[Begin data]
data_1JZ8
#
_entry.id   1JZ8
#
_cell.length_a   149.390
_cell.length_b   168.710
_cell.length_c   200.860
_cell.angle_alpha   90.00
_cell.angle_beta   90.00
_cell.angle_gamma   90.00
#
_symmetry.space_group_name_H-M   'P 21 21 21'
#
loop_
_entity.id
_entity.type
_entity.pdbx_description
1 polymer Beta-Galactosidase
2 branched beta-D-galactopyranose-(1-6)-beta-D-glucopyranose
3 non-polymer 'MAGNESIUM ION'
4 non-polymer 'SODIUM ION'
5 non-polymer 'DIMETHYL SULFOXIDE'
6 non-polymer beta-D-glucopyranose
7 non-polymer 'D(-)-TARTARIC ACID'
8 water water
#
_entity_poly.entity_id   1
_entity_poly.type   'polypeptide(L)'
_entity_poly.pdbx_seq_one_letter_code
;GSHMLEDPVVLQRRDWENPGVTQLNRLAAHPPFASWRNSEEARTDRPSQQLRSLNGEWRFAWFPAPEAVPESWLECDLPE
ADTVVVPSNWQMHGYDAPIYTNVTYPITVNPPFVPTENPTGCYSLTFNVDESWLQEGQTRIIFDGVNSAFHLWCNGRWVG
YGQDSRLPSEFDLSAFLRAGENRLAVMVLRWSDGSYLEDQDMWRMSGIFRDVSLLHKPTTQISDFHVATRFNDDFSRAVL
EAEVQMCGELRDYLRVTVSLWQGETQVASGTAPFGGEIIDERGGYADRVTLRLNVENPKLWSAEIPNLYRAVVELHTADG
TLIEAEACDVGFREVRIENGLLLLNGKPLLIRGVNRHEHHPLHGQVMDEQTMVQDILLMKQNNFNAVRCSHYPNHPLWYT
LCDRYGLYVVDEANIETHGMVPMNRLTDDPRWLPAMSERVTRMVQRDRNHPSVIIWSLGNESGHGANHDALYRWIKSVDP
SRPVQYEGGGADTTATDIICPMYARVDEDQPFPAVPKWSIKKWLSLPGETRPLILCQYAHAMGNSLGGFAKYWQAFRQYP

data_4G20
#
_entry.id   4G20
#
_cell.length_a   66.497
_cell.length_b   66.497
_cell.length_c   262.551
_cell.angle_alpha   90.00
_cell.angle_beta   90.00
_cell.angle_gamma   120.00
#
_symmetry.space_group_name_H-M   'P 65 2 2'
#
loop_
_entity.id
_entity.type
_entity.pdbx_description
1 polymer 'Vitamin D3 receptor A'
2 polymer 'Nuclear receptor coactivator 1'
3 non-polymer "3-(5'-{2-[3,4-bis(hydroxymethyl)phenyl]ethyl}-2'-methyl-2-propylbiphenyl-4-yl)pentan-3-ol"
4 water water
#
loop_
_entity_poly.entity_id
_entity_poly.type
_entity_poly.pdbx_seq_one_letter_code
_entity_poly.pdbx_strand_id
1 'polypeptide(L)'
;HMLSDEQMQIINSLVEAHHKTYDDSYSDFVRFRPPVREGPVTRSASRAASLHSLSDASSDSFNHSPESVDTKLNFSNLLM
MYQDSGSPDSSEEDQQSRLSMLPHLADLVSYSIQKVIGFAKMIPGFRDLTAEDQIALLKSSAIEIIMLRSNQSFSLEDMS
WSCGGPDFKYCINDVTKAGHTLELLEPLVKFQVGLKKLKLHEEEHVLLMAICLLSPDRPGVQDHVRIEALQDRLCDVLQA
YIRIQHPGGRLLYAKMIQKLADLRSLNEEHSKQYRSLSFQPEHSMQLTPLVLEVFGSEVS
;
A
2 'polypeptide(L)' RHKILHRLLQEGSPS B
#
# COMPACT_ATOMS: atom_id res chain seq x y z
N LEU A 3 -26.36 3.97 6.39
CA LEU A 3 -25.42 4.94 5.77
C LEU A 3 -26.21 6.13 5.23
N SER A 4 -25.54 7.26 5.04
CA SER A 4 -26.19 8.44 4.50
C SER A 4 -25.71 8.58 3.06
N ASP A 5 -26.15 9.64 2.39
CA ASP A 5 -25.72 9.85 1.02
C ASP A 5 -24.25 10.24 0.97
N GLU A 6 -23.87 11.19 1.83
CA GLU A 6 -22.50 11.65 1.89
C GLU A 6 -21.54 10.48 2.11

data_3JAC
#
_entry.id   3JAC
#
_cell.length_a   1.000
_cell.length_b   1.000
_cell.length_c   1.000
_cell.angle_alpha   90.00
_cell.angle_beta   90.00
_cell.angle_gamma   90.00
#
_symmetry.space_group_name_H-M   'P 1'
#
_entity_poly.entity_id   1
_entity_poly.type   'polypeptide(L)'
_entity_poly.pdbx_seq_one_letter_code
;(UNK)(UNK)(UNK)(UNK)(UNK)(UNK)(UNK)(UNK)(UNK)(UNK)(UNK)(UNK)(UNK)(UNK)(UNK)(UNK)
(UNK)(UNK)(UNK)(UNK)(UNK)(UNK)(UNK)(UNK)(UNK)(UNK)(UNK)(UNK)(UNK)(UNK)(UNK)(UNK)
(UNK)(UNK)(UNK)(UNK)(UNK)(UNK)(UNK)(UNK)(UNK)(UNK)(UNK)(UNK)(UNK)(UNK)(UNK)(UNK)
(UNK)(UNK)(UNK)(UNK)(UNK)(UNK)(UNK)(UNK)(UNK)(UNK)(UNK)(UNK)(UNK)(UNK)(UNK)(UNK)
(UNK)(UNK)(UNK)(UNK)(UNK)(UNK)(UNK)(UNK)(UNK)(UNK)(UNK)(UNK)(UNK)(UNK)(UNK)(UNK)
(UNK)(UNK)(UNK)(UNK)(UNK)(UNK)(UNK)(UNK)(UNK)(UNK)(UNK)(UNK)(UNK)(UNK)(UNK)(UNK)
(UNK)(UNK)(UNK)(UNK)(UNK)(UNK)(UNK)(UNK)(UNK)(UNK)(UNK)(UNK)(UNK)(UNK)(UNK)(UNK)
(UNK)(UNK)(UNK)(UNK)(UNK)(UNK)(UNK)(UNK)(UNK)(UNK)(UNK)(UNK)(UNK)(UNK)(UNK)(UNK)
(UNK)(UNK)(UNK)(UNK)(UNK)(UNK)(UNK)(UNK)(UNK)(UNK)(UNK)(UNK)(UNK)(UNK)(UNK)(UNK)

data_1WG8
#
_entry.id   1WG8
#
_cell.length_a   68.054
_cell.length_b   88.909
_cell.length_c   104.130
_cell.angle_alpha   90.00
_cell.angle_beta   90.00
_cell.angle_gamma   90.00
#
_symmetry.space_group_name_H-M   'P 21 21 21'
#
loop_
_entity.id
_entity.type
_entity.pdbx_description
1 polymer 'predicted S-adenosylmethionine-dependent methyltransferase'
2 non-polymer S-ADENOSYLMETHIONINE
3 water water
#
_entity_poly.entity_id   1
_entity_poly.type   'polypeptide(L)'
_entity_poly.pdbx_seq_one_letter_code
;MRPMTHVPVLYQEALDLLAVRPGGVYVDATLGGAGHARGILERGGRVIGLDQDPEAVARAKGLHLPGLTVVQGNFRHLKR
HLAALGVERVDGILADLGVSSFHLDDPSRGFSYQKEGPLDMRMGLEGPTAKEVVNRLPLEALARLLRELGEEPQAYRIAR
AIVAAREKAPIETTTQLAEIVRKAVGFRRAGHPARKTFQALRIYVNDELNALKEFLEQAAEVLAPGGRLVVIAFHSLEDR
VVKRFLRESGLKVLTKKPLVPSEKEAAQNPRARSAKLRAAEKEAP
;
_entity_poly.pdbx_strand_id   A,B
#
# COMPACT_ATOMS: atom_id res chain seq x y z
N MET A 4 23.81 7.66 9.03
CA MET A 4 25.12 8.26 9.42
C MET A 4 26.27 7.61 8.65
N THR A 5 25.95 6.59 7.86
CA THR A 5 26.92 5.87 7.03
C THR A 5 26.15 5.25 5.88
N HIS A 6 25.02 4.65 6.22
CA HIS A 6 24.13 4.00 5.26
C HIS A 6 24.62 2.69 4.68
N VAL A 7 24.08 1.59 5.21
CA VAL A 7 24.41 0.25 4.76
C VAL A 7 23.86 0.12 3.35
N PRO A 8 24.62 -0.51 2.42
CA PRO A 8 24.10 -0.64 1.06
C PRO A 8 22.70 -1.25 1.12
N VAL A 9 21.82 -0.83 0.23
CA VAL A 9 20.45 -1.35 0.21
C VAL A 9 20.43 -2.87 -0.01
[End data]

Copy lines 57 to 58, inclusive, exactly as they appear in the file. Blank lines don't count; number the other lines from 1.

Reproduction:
4 water water
#